As the countdown to the 2024 presidential elections hits the one-year mark, we see a vivid spectrum of politicians stepping forward to declare their bids.
We currently have an intriguing mix of ten pivotal figures, with a significant tilt towards Republicans over Democrats, seven to three. Included in this noteworthy group are the familiar faces of President Biden and his predecessor, President Trump.
Though it might seem like an automatic assumption that the narrative of the elections would predominantly revolve around these two political giants, there’s an intriguing subplot unfolding. The pressing matters of crypto regulations, the potential advent of a Central Bank Digital Currency (CBDC), and the escalating crisis surrounding the US debt ceiling, present a rare opportunity for crypto-savvy candidates to carve out a spotlight for themselves.
Cryptocurrency: A Cross-Party Catalyst
Cryptocurrency in the US is something of a political chameleon. It crosses party lines with ease.
The existing administration’s approach to crypto regulation has been met with considerable criticism, accused of potentially throttling innovation. Additionally, states like Florida are taking a stand against the possible introduction of a CBDC on their turf.
In a country where nearly one in five individuals holds crypto, it’s undeniable that a candidate’s stance on digital assets can impact the decision of voters. A Grayscale survey conducted the previous year confirms this, revealing that over 38% of possible voters during the US midterm elections took into account candidates’ crypto policies when casting their votes.
Adding fuel to this speculative fire are Bitcoin enthusiasts like Balaji Srinivasan, the former Coinbase CTO, who contemplate a potential financial catastrophe where the US defaults on its sovereign debt. Such a calamity could boost the appeal of traditional currency alternatives, like BTC. Srinivasan speculates that such a scenario could elevate the ownership rights of alternative currencies, like BTC, to a headline political issue.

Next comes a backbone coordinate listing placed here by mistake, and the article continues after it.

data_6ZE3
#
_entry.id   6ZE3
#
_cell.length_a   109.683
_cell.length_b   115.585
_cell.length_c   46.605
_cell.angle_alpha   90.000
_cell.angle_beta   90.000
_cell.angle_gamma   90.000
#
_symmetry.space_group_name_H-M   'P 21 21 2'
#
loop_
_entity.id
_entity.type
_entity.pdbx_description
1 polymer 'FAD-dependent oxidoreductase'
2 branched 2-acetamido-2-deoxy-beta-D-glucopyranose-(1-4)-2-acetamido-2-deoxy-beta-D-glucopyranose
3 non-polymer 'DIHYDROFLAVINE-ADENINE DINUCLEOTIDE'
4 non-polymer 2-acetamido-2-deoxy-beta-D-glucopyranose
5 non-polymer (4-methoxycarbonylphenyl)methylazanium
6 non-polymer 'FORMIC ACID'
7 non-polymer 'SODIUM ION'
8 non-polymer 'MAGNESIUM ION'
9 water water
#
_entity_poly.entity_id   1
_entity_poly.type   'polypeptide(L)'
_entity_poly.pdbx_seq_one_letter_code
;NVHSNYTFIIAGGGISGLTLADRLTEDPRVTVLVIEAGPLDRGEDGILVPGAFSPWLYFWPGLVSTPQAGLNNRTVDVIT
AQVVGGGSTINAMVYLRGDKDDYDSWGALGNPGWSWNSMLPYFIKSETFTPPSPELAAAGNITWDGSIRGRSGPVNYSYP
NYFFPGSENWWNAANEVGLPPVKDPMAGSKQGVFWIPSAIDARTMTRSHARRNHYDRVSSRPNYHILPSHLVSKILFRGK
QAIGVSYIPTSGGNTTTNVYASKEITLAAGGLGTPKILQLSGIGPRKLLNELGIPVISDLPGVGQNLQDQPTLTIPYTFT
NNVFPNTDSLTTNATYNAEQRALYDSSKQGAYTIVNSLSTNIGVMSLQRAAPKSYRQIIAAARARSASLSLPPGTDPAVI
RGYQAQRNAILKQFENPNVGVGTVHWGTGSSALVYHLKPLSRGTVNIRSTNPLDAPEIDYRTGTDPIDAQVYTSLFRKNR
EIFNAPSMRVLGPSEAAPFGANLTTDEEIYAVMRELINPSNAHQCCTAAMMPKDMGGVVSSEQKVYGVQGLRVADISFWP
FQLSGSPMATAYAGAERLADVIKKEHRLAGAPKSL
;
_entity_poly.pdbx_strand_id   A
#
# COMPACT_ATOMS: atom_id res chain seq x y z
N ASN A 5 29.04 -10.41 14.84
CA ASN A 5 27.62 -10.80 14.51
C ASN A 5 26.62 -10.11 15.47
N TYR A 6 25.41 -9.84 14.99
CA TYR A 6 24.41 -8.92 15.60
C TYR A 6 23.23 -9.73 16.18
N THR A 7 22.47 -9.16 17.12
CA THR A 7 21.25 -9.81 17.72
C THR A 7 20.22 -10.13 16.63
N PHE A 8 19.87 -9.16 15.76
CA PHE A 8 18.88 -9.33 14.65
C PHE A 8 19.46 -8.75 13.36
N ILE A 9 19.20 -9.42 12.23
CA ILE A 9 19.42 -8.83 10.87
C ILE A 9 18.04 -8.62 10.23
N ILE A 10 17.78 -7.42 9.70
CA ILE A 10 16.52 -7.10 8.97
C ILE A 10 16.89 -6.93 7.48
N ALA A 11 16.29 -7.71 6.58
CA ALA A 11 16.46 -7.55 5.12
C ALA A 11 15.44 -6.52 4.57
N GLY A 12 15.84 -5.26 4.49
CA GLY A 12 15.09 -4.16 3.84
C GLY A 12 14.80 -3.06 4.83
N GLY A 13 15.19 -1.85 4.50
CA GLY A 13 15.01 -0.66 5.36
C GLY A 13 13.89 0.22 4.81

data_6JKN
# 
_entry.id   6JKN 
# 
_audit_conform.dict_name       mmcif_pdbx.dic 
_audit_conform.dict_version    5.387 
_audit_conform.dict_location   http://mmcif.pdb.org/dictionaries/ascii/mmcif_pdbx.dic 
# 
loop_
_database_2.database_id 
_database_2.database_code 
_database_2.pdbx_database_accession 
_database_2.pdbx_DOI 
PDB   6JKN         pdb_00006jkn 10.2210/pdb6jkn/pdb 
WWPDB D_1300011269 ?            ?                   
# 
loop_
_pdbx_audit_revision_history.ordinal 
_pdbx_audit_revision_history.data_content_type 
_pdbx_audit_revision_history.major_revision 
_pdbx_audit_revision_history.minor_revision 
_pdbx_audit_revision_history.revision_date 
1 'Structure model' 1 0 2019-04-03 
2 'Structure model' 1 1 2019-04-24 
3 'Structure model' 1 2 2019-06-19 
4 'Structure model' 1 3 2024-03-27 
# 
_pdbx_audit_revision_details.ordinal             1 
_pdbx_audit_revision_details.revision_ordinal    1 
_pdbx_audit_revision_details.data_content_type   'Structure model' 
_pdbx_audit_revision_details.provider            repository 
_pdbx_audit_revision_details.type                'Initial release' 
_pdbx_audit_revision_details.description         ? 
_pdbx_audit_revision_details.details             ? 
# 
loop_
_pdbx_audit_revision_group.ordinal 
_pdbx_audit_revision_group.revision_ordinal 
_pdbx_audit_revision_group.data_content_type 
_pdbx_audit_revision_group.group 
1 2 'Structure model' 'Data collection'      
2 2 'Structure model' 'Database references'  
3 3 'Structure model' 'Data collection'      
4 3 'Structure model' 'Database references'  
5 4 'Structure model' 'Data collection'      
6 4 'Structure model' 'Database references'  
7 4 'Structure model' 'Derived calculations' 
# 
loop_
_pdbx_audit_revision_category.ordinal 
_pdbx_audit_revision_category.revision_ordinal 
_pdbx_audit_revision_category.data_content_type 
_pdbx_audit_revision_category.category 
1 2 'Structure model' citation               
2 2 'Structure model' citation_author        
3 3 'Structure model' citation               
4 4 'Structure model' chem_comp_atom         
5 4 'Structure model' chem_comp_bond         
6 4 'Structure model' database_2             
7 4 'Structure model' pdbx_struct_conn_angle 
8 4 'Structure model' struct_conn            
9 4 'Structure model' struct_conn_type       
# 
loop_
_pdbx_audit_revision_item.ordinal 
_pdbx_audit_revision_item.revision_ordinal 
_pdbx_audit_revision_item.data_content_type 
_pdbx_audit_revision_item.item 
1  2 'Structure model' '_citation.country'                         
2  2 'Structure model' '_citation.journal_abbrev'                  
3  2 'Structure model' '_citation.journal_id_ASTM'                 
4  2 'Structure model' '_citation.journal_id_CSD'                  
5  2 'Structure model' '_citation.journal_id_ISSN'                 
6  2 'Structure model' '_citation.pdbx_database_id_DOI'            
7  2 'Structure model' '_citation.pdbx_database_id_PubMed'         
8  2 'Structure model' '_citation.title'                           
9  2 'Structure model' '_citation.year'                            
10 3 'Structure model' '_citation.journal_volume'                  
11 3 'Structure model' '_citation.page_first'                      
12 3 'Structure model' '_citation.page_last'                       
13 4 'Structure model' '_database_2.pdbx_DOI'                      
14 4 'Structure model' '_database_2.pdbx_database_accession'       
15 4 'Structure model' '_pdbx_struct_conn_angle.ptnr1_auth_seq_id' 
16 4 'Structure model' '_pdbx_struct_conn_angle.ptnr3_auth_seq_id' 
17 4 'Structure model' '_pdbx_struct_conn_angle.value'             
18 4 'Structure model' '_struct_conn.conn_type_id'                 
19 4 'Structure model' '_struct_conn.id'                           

The Crypto Divide: Candidates and their Stances
In light of this, it’s notable that only six of the ten key presidential candidates have staked out a clear position on cryptocurrencies so far: Joe Biden (D), Robert F. Kennedy Jr. (D), Donald Trump (R), Ron DeSantis (R), Tim Scott (R), and Vivek Ramaswamy (R).
Among these six, Biden and Trump don’t seem to have warmed up to crypto.
Specifically, the Biden administration has recently attempted to levy a 30% tax on the power consumption of Bitcoin miners. Biden has also made his disdain for crypto traders apparent, equating them to “affluent tax evaders” benefiting from tax loopholes.
On the flip side, Trump has expressed his view that cryptocurrencies are a “scam”, with their value being “volatile and ungrounded”. Ironically, he allowed his image to be featured in two NFT collections themed around him just last year.
In stark contrast, candidates like Kennedy Jr, DeSantis, Tim Scott, and Vivek Ramaswamy fall in the pro-crypto camp.
Despite the differences in their political ideologies, Kennedy Jr and DeSantis have both campaigned against CBDCs and have shown support for Bitcoin in the realm of digital assets.
Moreover, Ramaswamy and Kennedy Jr have indicated their readiness to accept BTC as campaign contributions.
Scott, the senator from South Carolina, is on a mission to set up a regulatory framework for digital assets that safeguards consumers and promotes innovation.
Given the current political landscape, analysts believe that among the four crypto-supportive candidates, DeSantis stands the best chance of claiming the presidency.